Home » Initiatives » States » South » Andhra Pradesh » Understanding AP’s Industrial Policy 2015-20

Understanding AP’s Industrial Policy 2015-20

AP’s Industrial Policy 2015-20


The newly created Andhra Pradesh has become one of the best destinations in attracting FDIs, and the new government which is in a dire need of investments, presented an inclusive and business friendly industrial policy (IP) 2015-20. Since the Indian economic liberalization in 1990s, the major manufacturing plants were settled in the south of India. The major industries include Cement, Paper, Food Processing and Aquaculture, Steel, Fertilizers, Chemicals and Petrochemicals, Textiles, Automobile and Ship Building. The two proposed economic corridors – Visakhapatnam-Chennai Industrial Corridor and Chennai Bengaluru Industrial Corridor, also makes it a lucrative destination for industries.

IP has included various categories to better represent the entrepreneur spirit from every section of society. Under this new policy the fiscal benefits have been extended to economically benighted class, and also a special provision for women entrepreneurs.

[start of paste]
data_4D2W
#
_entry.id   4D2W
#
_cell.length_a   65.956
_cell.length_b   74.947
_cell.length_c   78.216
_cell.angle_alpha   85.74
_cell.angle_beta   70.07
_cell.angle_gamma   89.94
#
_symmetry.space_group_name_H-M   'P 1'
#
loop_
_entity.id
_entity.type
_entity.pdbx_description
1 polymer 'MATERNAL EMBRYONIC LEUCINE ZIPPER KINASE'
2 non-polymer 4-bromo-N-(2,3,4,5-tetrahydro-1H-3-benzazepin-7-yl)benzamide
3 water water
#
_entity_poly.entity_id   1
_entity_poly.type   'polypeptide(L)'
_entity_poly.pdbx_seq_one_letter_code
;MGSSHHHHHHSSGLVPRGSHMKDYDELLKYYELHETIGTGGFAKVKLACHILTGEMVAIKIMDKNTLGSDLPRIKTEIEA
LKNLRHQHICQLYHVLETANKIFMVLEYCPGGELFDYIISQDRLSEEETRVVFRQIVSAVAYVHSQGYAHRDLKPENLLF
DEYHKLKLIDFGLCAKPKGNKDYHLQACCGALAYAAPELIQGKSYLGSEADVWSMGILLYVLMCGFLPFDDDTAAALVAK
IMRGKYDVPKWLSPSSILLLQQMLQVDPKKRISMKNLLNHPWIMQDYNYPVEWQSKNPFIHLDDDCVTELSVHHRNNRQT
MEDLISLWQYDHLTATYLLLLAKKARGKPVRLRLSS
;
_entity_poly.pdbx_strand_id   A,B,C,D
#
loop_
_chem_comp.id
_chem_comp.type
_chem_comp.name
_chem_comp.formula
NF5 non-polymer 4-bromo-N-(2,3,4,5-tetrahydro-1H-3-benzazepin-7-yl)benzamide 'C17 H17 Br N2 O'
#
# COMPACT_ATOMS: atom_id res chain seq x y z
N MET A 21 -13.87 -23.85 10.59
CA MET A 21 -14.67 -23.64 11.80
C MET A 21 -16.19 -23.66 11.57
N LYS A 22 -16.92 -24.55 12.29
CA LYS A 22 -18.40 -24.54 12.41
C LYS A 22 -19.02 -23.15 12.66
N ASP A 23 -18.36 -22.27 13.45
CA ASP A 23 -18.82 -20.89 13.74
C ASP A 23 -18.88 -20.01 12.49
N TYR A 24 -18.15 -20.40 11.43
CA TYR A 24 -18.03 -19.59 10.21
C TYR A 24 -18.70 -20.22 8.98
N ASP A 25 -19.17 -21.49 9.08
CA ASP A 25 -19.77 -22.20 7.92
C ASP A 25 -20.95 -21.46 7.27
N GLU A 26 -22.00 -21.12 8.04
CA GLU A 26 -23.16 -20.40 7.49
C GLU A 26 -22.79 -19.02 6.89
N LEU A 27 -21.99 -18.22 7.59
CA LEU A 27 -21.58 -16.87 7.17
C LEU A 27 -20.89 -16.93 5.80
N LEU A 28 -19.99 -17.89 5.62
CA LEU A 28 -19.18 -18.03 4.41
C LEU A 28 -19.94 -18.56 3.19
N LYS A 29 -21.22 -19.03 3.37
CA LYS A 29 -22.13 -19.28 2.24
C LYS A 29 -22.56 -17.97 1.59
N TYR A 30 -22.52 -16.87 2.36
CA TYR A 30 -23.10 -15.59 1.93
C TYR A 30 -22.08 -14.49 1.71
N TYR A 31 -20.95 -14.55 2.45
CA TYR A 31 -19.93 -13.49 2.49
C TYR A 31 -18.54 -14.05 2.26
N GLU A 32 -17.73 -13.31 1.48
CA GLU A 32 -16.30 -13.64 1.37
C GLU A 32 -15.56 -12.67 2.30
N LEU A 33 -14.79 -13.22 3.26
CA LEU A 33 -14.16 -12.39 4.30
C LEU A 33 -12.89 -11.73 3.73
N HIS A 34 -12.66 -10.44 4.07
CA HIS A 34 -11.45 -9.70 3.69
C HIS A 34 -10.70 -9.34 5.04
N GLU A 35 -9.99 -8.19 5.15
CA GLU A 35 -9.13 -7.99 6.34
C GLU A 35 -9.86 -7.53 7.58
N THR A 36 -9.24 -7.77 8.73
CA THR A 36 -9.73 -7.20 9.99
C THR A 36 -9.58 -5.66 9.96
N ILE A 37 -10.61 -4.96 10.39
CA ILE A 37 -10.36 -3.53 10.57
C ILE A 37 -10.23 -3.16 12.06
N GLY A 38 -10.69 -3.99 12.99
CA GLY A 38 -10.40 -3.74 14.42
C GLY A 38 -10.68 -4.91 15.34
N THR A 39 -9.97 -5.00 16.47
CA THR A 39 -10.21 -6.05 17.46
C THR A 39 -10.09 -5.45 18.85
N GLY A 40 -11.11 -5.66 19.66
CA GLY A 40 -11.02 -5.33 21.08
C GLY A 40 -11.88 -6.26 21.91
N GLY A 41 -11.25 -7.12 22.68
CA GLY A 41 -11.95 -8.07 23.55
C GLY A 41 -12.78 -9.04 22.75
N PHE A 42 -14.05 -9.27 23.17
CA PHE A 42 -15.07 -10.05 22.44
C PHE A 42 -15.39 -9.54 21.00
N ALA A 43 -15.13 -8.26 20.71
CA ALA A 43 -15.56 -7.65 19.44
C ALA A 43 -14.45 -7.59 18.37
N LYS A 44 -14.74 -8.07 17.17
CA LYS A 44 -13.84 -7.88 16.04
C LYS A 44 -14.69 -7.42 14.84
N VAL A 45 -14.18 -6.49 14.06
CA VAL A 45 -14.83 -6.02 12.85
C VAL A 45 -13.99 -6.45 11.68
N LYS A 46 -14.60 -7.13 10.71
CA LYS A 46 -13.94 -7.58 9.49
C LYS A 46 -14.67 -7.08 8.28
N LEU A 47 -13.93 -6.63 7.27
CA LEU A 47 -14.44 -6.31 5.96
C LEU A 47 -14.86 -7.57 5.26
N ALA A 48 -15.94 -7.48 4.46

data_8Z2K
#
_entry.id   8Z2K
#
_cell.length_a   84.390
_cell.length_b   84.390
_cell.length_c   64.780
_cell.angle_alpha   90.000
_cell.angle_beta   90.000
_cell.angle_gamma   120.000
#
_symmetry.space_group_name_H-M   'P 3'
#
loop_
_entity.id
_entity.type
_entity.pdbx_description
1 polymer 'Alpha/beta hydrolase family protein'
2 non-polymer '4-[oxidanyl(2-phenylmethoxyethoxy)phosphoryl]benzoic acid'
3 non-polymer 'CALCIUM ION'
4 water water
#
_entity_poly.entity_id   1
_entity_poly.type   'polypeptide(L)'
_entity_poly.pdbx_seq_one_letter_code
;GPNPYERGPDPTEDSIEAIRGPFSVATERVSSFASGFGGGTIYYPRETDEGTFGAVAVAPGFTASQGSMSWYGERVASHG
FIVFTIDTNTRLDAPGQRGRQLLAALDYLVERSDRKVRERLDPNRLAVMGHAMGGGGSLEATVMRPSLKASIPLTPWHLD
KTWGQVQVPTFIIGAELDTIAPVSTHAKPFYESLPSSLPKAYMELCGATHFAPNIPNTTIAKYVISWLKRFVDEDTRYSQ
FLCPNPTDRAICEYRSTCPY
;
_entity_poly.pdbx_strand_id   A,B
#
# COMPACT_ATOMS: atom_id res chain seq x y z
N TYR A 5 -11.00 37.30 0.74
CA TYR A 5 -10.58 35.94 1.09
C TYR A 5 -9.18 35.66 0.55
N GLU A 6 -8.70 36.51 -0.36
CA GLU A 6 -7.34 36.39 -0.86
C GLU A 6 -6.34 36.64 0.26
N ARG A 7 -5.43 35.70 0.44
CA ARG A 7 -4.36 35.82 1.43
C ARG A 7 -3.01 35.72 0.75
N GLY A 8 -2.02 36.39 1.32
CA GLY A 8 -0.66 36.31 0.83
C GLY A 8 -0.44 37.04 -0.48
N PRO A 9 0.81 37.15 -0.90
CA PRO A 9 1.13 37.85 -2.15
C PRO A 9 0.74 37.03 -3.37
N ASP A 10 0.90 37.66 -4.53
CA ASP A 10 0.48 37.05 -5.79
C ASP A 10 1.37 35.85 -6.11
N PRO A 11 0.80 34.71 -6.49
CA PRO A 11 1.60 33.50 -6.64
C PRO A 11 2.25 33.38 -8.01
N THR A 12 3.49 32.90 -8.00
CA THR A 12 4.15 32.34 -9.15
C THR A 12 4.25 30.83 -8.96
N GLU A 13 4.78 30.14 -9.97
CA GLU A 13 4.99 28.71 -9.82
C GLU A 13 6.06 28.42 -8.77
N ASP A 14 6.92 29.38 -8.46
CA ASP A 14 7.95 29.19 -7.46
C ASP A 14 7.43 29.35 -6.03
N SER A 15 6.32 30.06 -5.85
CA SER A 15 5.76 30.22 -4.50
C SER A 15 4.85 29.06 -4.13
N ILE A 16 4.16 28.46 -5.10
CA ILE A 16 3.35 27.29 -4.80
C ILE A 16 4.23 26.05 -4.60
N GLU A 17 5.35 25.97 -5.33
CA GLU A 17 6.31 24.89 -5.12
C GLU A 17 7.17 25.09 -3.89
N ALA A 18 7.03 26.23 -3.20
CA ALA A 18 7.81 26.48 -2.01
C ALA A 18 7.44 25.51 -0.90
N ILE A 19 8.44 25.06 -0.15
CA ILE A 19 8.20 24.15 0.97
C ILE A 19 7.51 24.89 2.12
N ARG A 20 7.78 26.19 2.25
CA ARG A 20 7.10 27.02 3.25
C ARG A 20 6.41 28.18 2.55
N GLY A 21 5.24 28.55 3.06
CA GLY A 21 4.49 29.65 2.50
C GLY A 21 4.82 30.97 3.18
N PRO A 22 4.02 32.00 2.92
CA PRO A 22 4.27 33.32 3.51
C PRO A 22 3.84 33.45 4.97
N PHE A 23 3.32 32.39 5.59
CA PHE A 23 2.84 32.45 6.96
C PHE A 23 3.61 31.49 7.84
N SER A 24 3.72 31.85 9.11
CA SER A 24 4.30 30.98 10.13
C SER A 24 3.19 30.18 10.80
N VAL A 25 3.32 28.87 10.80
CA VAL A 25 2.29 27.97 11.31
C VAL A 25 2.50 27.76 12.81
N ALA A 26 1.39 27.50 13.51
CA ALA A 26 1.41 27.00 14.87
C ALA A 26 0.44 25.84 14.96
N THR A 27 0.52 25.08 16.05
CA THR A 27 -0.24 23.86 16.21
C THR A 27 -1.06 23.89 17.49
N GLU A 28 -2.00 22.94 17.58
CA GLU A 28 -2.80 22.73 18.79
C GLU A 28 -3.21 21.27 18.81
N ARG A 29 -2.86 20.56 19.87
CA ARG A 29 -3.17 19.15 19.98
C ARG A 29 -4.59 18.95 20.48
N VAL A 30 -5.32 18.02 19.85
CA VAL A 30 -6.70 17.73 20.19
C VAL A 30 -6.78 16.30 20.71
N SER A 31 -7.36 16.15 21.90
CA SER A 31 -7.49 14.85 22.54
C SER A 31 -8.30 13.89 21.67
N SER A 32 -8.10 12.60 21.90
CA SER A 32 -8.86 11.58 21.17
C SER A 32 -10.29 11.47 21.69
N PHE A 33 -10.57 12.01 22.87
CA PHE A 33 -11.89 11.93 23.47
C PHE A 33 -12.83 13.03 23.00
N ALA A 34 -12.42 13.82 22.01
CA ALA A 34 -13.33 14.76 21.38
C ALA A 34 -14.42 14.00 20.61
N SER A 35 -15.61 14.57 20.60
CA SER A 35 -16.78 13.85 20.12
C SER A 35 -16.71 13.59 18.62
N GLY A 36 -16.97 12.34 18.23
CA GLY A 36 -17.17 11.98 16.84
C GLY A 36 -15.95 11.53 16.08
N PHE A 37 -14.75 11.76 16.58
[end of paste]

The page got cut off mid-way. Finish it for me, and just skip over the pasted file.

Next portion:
The government through this policy has also made an attempt to attract big manufacturing companies in order to make this coastal region a manufacturing hub.  The central government’s ‘Make in India’ campaign reflects in the AP’s industrial policy, and already some of the biggest companies have opted this state for manufacturing. For example, Xiaomi opened a local manufacturing unit in Jul, 2015. Similarly, Singapore and Japan have shown a keen interest in developing smart cities in this region.


To make Andhra Pradesh an industrialized and progressive state.


  • To ensure sustainable and inclusive industrial growth
  • To become the 3rd largest states] in terms of industrial investments.
  • To create significant opportunity for employments.
  • To become the logistics hub and India’s gateway for South-East Asia.


  • To increase the contribution of manufacturing to Gross State Domestic Product (GSDP) from 9.95% to 15% by 2020.
  • To increase the contribution of industries to GSDP from 20.7% (2013-14)to 25% by 2020
  • Attract investment to the tune of 2 lakh crore by the end of 2020
  • Create employment opportunities for an additional 10 lakh people by the end of 2020

The IP 2015-20 has categorized 6 different groups/sectors to provide fiscal benefits under this scheme. The categorized sections are:

  1. Micro, Small & Medium Enterprises
  2. Large Industries
  3. Scheduled Caste & Scheduled Tribe Entrepreneurs
  4. Backward Class Entrepreneurs
  5. Women Entrepreneurs
  6. Mega Projects

The Indian Iris goes in depth of this policy in subsequent analysis…keep watching this space for more..

Check Also

PC : tribune-com-pk

Computerisation of Urban and Primary Agricultuarl Cooperative credit societies: Goa

The term Co-operative societies, though not formally defined, refers to primary cooperative banks located in ...

Leave a Reply

Your email address will not be published. Required fields are marked *